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Multi-phase variety trials using both composite and individual replicate samples: a model-based design approach

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Smith, A. B., Butler, D. G., Cavanagh, C. R. and Cullis, B. R. (2015) Multi-phase variety trials using both composite and individual replicate samples: a model-based design approach. The Journal of Agricultural Science, 153 (6). pp. 1017-1029.

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Article Link: http://dx.doi.org/10.1017/S0021859614000707

Publisher URL: https://www.cambridge.org/core/article/div-class-title-multi-phase-variety-trials-using-both-composite-and-individual-replicate-samples-a-model-based-design-approach-div/F51068A42E7A1DAE7EE6F8BC4615462Dhttps://www.cambridge.org/core/services/aop-cambridg


The present paper provides an approach for the design and analysis of variety trials that are used to obtain quality trait data. These trials are multi-phase in nature, comprising a field phase followed by one or more laboratory phases. Typically the laboratory phases are costly relative to the field phase and this imposes a limit on the number of samples that can be tested. Historically, this has been achieved by sacrificing field replication, either by testing a single replicate plot for each variety or a single composite sample, obtained by combining material from several field replicates. An efficient statistical analysis cannot be applied to such data so that valid inference and accurate prediction of genetic effects may be precluded. A solution that has appeared recently in the literature is the use of partial replication, in which some varieties are tested using multiple field replicates and the remainder as single replicates only. In the present paper, an approach is proposed in which some varieties are tested using individual field replicate samples and others as composite samples. Replication in the laboratory is achieved by splitting a relatively small number of field samples into sub-samples for separate processing. It is shown that, if necessary, some of the composite samples may be split for this purpose. It is also shown that, given a choice of field compositing and laboratory replication strategy, an efficient design for a laboratory phase may be obtained using model-based techniques. The methods are illustrated using two examples. It is demonstrated that the approach provides more accurate variety predictions compared with the partial replication approach and that the gains can be substantial if the field variation is large relative to the laboratory variation.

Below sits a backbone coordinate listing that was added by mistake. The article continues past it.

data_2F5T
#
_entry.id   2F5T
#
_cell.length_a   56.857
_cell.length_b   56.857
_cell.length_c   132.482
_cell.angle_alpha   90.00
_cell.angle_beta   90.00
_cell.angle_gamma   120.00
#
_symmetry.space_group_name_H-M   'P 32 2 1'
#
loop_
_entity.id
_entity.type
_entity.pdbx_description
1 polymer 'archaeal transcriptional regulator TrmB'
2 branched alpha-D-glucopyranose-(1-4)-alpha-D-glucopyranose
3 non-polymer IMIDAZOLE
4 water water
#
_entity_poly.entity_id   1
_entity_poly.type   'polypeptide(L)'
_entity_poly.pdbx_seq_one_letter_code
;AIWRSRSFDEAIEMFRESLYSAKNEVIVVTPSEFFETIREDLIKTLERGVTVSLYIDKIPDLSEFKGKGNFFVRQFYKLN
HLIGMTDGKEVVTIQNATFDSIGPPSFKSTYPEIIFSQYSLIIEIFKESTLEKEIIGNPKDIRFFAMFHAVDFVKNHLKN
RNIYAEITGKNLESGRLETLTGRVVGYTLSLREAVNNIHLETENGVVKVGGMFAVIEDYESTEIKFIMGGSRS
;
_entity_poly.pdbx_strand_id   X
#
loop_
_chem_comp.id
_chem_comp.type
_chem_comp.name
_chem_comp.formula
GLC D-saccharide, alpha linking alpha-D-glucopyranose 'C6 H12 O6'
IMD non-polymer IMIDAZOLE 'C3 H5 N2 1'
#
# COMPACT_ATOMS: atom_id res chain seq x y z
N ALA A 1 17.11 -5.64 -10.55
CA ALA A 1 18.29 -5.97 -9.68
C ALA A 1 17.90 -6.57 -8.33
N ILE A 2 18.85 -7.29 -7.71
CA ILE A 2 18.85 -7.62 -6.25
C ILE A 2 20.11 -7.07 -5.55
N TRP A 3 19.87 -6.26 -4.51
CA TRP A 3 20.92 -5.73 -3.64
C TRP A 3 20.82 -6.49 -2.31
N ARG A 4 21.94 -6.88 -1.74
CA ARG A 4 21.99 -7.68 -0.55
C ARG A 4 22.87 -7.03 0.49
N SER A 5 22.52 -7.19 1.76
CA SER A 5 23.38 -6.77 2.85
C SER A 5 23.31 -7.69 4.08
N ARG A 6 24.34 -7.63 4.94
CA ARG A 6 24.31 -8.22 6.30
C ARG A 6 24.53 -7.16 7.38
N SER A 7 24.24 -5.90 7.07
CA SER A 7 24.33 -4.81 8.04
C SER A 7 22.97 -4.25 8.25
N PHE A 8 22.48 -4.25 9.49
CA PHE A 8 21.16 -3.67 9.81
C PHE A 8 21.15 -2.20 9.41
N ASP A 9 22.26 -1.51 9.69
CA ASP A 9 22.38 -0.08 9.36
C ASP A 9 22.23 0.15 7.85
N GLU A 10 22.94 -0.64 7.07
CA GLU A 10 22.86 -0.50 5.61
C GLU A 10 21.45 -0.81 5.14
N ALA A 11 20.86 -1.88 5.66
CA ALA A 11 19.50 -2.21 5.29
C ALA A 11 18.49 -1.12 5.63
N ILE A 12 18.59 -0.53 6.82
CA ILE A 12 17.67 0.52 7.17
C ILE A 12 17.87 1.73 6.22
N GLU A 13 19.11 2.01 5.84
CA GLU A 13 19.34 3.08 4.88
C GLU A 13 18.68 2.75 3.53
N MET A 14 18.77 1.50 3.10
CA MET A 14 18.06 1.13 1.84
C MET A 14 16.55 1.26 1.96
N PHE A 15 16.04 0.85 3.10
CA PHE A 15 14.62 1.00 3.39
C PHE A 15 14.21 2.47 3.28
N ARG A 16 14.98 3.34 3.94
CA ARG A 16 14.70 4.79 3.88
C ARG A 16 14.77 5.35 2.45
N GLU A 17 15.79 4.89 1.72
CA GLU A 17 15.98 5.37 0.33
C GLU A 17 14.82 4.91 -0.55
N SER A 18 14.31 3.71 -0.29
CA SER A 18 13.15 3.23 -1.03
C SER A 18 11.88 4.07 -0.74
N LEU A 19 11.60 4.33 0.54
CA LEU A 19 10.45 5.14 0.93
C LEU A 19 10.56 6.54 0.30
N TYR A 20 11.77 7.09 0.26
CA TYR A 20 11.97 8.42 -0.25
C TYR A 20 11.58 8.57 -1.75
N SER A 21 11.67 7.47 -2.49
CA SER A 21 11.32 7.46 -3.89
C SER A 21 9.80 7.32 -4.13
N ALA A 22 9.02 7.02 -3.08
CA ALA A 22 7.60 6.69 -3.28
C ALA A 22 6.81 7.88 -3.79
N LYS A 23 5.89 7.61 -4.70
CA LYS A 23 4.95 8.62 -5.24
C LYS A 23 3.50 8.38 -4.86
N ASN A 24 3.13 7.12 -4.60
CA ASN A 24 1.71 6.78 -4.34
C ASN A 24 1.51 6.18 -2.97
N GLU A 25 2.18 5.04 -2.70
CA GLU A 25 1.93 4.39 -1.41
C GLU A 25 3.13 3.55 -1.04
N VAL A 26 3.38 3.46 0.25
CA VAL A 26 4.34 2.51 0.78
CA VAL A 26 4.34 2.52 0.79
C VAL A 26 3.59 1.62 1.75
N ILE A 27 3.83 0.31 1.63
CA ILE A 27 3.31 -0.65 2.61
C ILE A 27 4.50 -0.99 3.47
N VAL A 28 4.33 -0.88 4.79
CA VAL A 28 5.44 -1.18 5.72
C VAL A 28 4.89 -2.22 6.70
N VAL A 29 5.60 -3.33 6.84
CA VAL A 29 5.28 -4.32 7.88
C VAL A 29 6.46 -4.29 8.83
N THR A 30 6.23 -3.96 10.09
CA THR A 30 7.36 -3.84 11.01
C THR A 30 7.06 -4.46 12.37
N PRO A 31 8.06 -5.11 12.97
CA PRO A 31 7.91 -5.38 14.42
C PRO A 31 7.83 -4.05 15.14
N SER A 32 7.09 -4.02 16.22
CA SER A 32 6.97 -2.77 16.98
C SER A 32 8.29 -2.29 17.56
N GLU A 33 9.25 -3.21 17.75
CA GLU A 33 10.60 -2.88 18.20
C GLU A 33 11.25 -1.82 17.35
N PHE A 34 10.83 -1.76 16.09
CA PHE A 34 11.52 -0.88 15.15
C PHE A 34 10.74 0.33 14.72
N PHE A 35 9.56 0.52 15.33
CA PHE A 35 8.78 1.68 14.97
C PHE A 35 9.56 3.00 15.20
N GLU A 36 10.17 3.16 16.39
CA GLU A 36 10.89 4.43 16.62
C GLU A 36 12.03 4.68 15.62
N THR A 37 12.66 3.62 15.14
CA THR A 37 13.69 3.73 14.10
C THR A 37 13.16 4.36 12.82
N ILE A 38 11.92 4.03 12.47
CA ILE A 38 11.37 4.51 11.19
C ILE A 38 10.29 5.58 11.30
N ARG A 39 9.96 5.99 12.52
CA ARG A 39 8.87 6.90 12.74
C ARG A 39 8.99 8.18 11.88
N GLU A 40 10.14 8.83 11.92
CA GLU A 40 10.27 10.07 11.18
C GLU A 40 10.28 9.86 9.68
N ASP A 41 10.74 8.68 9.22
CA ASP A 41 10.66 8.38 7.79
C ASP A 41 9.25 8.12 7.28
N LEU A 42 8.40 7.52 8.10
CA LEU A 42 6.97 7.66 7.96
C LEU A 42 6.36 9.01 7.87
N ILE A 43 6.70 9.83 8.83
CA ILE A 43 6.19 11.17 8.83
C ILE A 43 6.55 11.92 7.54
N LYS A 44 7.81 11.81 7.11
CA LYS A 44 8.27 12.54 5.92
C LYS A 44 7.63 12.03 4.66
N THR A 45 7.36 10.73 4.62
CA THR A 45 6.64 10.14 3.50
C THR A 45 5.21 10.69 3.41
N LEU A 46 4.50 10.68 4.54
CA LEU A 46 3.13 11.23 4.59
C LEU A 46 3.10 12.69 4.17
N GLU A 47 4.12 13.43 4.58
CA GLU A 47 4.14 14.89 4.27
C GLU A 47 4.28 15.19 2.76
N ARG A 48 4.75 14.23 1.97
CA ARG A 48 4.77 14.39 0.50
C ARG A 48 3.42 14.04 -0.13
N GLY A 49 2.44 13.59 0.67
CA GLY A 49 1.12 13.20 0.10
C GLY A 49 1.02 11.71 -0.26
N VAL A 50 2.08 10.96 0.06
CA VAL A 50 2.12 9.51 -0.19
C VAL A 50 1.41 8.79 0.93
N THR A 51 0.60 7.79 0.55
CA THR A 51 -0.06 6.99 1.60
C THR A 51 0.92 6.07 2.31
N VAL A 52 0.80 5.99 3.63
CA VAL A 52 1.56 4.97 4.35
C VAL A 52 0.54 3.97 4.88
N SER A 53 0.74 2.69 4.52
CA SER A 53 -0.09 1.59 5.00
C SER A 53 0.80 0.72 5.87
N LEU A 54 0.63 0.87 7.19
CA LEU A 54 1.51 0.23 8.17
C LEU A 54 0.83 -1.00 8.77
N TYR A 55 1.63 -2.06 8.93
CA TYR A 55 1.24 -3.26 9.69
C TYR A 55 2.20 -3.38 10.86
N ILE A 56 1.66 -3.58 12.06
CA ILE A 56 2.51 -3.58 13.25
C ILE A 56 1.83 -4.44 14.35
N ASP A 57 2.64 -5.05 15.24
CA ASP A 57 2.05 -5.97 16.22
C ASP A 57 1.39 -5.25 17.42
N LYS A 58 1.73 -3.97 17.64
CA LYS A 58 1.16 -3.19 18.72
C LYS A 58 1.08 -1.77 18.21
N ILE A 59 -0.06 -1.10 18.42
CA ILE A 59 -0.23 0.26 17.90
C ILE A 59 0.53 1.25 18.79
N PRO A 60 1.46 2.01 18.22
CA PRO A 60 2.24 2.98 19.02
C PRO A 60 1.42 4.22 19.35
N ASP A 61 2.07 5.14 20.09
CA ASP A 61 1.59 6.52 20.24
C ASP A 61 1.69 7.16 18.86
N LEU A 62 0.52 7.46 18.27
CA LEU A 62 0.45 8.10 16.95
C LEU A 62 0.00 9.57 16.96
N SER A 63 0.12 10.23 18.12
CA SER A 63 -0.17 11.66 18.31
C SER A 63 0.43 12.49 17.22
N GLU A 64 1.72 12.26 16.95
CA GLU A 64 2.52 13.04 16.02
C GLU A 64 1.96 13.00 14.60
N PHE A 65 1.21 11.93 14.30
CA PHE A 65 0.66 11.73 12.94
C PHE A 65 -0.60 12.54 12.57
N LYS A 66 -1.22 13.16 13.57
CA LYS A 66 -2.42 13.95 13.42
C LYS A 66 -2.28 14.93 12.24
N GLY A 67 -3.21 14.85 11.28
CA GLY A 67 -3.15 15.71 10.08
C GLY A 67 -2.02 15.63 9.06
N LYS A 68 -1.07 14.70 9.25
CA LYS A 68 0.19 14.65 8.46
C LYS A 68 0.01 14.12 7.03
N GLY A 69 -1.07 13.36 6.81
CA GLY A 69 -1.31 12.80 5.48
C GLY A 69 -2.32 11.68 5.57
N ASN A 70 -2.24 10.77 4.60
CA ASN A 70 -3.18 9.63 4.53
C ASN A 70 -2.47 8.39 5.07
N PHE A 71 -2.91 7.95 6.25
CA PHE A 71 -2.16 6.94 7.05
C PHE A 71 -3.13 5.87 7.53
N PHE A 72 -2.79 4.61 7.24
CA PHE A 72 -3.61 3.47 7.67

Item Type:Article
Business groups:Crop and Food Science
Subjects:Science > Statistics
Agriculture > Agriculture (General)
Live Archive:19 Jan 2017 02:38
Last Modified:03 Sep 2021 16:50

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